Auckland Museum Exhibition Developer Janneen Love writes about telling a First World War story that she – like many New Zealanders – previously knew little about.
When war broke out in Europe in August 1914, Britain asked New Zealand to send a force to the German colony of Sāmoa and to seize a German wireless station as a ‘great and urgent imperial service’.
At the outbreak of war, Sāmoa was of strategic importance to Germany. The radio transmitter located in the hills above Apia was capable of sending long-range Morse signals to Berlin. It could also communicate with the 90 warships in Germany’s naval fleet. Britain wanted this threat neutralised.
New Zealand’s response was swift. Led by Lieutenant-Colonel Robert Logan, the approximately 1400-strong New Zealand Expeditionary Force Advance Party (Sāmoa) landed at Apia on 29 August 1914 – with nurses, chaplains, mechanics, Post and Telegraph Corps and engineers. They met with no resistance from the small number of German officials or the general population.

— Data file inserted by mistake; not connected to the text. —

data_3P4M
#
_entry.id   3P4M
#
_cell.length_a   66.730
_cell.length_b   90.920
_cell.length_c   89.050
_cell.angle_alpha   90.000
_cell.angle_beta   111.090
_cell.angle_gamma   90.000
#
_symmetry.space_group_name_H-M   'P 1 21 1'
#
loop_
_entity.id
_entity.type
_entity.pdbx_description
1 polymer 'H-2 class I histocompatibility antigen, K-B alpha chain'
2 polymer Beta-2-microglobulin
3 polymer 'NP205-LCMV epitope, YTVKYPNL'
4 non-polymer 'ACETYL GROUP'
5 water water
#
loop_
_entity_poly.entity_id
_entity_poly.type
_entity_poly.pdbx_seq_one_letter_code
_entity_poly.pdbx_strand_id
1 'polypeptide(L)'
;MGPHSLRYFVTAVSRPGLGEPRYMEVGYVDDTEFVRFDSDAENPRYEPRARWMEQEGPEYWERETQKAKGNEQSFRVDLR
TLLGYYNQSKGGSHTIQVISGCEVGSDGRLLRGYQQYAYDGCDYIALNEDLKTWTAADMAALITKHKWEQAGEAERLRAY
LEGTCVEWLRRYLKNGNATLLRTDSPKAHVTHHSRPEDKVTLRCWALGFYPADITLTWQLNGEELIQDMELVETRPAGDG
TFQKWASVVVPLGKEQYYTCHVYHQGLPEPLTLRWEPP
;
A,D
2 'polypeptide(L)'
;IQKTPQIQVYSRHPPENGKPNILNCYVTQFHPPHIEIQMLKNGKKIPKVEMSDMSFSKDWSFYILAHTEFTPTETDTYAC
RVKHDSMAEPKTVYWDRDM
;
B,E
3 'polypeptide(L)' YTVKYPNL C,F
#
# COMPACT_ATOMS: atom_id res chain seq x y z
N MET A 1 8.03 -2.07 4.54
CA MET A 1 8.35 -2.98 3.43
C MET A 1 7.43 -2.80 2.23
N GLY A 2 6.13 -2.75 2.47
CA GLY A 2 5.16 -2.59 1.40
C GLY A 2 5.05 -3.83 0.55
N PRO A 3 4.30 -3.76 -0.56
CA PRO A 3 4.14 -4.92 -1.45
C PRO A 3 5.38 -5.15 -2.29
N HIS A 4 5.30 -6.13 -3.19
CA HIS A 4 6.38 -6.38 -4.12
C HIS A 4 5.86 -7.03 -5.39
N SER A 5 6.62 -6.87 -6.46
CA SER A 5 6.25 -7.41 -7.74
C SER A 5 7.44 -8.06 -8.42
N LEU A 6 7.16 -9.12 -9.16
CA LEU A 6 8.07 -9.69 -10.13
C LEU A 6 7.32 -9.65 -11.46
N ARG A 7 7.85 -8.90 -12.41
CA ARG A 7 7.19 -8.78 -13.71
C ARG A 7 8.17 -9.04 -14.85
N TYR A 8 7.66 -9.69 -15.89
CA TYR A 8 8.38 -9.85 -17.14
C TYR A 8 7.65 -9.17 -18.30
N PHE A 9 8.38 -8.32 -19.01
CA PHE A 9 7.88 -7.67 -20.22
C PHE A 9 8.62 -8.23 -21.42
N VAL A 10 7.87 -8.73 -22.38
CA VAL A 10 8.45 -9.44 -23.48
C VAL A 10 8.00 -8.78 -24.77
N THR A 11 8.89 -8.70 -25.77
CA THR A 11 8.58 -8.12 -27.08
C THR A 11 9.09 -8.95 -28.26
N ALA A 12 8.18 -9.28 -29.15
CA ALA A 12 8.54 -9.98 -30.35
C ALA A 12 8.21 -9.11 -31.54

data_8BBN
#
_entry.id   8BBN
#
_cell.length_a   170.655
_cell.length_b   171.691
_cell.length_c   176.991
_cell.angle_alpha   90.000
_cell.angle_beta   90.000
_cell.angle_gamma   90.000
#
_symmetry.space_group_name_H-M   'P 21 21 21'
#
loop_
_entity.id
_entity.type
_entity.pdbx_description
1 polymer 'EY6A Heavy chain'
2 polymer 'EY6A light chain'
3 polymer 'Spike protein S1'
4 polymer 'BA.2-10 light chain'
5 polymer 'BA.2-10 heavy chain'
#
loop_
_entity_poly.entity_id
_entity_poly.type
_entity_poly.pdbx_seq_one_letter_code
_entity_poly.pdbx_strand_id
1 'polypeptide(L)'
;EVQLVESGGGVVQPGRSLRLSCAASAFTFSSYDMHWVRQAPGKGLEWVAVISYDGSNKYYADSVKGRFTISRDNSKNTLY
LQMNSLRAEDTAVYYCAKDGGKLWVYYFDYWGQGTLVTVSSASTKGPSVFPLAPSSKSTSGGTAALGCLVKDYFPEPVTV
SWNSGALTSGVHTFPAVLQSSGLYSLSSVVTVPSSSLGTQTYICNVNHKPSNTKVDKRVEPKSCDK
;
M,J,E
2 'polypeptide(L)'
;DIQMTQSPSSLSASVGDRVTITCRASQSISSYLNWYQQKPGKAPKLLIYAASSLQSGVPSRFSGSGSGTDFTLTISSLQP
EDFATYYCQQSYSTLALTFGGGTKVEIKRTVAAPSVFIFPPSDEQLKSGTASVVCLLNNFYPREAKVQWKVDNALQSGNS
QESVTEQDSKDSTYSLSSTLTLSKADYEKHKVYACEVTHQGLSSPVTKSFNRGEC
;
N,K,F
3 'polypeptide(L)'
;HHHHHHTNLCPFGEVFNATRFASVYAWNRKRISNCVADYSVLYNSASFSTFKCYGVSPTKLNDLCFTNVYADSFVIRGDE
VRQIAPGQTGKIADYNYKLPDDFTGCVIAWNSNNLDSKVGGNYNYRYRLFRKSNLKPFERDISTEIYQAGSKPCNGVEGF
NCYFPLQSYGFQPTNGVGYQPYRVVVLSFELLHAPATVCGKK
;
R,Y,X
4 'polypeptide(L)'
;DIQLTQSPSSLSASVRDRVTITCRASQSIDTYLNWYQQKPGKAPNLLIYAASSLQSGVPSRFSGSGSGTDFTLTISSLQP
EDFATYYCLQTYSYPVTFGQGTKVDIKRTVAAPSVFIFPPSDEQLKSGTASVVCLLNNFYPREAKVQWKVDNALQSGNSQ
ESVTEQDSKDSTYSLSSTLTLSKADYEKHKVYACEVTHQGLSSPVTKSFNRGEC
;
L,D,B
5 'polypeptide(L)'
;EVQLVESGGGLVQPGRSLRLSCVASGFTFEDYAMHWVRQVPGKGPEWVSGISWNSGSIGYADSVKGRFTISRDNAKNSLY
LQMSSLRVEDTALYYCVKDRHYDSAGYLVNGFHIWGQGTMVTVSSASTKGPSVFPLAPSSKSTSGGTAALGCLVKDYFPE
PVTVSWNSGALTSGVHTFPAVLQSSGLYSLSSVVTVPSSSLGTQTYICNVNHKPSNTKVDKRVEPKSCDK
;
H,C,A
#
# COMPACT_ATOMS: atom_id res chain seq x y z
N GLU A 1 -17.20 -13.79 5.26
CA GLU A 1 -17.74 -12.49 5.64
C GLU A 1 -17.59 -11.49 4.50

The following day Logan proclaimed a New Zealand-run British Military Occupation of Sāmoa. The Union Jack was raised and all buildings and properties belonging to the previous administration were appropriated.
The arrival of the New Zealand Expeditionary Force on Sāmoa shores was the significant action that started a closer, long term relationship between the two countries that has developed and strengthened into what it is today. This military event and its impact is currently documented as part of the First World War centenary in the Entangled Islands exhibition at Auckland War Memorial Museum.
In this article, we talk to one of the developers of the exhibition, Janneen Love, about her experience working in a team to tell a First World War story that she – like many New Zealanders – previously knew little about.